Menu Planning: Calories and Portion Sizes

Updated: January 2019

Overview: The certified dietary manager (CDM) has a critical role in providing safe, appealing, & appropriate food to their customers. With today’s consumer demands, combined with emerging health care needs, this is a vitally important skill for the CDM. The CDM has a key role in developing, analyzing, and implementing their facility’s menu, along with training and evaluating their staff in proper production and service of the menu. The Menu can be viewed as the Foundation of the Department. The menu is an outline of food items that are offered by the foodservice department. Regardless of whether you offer a cycle menu, a set menu, a selective menu, or a room-service menu, it is still a list of food items from which calories and portion sizes can be determined.

Supplemental Material: Access the Gap Analysis Tool to supplement your practices.

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Standard 1

The certified dietary manager (CDM) shall implement a menu & production schedule to serve nourishing, safe, culturally & clinically appropriate food to their customers. Customers may be considered patients, clients, members of the public, or employees.

Criteria

Implement & Evaluate

1.1 The menu will include a variety of food items from day to day.

Resources:
✓ Software from vendor
✓ Standardized Menus as written or purchased and approved by RDN

1.2 The menu will honor individuals’ personal preferences, religious customs, cultural practices and diet choice.

Resources:
✓ Food acceptance surveys/Menu Score Cards
✓ Plate Waste Studies
✓ Resident Counsel Feedback
✓ Sales Data
✓ Input from customers
✓ Input from employees
✓ Assessments and CMS guidelines for LTC

1.3 The menu will consist of meals that comply with specialized diet orders according to the facilities approved diet manual.

✓ The facility diet manual should be reviewed and approved by the Administration and/or Registered Dietitian (RDN) yearly.

1.4 The menu will include local and seasonal foods and will be updated on a regular basis to incorporate these options.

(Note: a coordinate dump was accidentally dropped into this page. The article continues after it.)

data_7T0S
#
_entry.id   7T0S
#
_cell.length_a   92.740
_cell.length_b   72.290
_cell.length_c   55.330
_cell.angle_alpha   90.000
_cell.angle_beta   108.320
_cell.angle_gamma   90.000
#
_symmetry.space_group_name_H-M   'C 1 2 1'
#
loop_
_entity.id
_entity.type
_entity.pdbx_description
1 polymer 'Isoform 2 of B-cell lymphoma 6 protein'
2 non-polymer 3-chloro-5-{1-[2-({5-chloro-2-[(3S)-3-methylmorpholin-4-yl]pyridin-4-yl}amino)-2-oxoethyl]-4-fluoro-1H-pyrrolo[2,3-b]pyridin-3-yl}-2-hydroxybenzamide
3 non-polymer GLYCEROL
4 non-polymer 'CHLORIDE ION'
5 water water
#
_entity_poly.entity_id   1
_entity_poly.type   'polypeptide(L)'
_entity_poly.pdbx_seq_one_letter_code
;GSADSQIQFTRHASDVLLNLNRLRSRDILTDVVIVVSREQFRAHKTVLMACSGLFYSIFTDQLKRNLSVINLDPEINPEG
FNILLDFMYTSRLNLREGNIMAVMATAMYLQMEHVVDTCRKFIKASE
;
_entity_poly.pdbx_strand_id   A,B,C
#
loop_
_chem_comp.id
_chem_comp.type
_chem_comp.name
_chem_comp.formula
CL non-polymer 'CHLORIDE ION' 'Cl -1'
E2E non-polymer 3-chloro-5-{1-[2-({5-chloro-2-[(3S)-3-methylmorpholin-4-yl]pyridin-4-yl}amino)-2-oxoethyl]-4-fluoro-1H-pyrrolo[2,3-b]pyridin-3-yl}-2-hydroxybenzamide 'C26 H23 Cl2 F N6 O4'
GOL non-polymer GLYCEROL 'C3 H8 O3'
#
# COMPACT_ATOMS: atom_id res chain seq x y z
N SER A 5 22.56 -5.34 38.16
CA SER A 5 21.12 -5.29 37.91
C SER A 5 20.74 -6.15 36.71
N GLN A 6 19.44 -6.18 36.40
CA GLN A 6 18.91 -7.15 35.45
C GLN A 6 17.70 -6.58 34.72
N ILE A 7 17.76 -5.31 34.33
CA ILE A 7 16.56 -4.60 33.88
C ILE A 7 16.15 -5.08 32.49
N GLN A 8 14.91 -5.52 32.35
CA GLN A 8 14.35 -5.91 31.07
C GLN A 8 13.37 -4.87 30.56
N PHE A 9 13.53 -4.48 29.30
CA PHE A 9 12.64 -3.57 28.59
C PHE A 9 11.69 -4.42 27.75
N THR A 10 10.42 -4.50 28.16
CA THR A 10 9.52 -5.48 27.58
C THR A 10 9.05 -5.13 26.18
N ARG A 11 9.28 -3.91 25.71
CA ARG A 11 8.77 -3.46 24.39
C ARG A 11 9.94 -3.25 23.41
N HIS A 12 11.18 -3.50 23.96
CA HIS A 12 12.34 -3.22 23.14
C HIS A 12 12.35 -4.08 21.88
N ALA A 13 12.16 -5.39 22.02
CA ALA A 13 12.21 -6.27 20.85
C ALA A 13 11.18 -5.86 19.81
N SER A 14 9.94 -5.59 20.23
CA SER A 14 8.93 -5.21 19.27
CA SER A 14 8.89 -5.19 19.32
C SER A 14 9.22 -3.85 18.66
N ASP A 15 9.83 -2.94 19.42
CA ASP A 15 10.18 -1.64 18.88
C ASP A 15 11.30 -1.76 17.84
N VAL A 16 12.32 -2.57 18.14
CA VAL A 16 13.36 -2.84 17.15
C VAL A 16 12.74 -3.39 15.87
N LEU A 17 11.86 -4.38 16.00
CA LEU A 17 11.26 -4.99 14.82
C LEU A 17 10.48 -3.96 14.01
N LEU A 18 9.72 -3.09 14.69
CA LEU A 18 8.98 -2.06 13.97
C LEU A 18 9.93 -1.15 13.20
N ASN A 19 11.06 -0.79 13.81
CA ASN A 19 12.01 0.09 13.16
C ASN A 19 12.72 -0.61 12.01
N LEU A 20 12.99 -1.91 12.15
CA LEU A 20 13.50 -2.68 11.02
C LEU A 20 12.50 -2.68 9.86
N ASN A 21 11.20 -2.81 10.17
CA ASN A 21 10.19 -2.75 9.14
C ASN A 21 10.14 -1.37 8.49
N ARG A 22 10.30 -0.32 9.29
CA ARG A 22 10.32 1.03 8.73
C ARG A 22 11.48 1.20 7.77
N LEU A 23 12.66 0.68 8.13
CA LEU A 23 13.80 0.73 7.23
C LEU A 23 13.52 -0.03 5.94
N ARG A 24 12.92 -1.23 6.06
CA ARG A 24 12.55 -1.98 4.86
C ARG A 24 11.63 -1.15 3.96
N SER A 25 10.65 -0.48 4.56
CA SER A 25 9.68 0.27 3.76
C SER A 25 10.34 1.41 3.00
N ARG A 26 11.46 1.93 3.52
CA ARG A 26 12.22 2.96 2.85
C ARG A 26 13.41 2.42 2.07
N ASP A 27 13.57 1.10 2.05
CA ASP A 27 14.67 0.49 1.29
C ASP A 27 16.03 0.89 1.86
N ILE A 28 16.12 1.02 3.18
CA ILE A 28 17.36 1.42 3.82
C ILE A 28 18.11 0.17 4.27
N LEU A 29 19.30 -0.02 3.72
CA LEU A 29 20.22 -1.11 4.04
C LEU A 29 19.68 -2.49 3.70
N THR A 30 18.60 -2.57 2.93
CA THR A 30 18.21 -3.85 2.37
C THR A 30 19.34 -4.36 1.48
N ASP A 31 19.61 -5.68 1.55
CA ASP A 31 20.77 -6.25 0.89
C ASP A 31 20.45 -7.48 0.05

1.5 The menu will include a variety of preparation methods, colors, textures and flavors.

Is there a variety of?
✓ Color
✓ Shape
✓ Texture
✓ Seasoning
✓ Flavor
✓ Consistency

Also note:
✓ Plate Coverage
✓ Food Group Balance

1.6 The general menu should meet governmental standards such as MyPlate or Dietary Guidelines for Americans.

✓ CDM prepares a written procedure to determine menu item costs using either the Contribution Margin or Cost Percent method

1.7 The menu is written so that staff can prepare and serve the food with available resources and equipment.

1.8 The menu will be meet the clinical needs according to the physician diet order.

✓ Liberalize diet orders as requested by customer or to improve nutritional care.
✓ Document all diet changes in the medical record.

1.9 The menu will be written for the type of customer the foodservice operation serves.

The following are resources available, however this list is not all-inclusive. The CDM, in partnership with their RDN, will utilize resources that apply to their facility and customers.

LTC/SNF/Acute Care

Dysphagia

National Dysphagia Diet
Academy of Nutrition & Dietetics Nutrition Care Manual
Download

Diabetes

Diabetes Meal Plans and a Healthy Diet
Download

Meal Plan Diabetes 2,000 Calories
Download

Renal/Kidney Disease

Kidney Disease Stages 1-4
Download

School Foodservice

School Nutrition
Download

Nutrition Standards School Meals
Download